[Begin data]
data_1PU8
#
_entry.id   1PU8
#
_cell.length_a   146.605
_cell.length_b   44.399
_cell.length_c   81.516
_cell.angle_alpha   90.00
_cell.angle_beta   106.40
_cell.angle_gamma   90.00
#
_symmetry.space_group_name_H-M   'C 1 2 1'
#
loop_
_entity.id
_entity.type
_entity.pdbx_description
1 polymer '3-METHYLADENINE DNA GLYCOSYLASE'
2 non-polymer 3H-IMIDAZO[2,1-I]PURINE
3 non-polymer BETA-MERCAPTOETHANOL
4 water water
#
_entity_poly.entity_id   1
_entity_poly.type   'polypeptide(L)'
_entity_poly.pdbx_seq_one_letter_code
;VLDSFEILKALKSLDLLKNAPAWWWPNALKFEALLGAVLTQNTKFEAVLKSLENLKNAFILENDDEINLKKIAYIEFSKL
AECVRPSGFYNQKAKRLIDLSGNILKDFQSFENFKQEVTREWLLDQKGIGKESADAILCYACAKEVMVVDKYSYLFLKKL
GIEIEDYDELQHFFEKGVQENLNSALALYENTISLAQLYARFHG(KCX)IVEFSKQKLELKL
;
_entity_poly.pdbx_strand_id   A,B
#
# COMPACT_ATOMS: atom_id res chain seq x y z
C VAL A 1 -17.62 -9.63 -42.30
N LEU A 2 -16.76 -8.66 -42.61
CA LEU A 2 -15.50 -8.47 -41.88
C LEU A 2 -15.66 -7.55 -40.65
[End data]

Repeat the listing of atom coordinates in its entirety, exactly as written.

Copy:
data_1PU8
#
_entry.id   1PU8
#
_cell.length_a   146.605
_cell.length_b   44.399
_cell.length_c   81.516
_cell.angle_alpha   90.00
_cell.angle_beta   106.40
_cell.angle_gamma   90.00
#
_symmetry.space_group_name_H-M   'C 1 2 1'
#
loop_
_entity.id
_entity.type
_entity.pdbx_description
1 polymer '3-METHYLADENINE DNA GLYCOSYLASE'
2 non-polymer 3H-IMIDAZO[2,1-I]PURINE
3 non-polymer BETA-MERCAPTOETHANOL
4 water water
#
_entity_poly.entity_id   1
_entity_poly.type   'polypeptide(L)'
_entity_poly.pdbx_seq_one_letter_code
;VLDSFEILKALKSLDLLKNAPAWWWPNALKFEALLGAVLTQNTKFEAVLKSLENLKNAFILENDDEINLKKIAYIEFSKL
AECVRPSGFYNQKAKRLIDLSGNILKDFQSFENFKQEVTREWLLDQKGIGKESADAILCYACAKEVMVVDKYSYLFLKKL
GIEIEDYDELQHFFEKGVQENLNSALALYENTISLAQLYARFHG(KCX)IVEFSKQKLELKL
;
_entity_poly.pdbx_strand_id   A,B
#
# COMPACT_ATOMS: atom_id res chain seq x y z
C VAL A 1 -17.62 -9.63 -42.30
N LEU A 2 -16.76 -8.66 -42.61
CA LEU A 2 -15.50 -8.47 -41.88
C LEU A 2 -15.66 -7.55 -40.65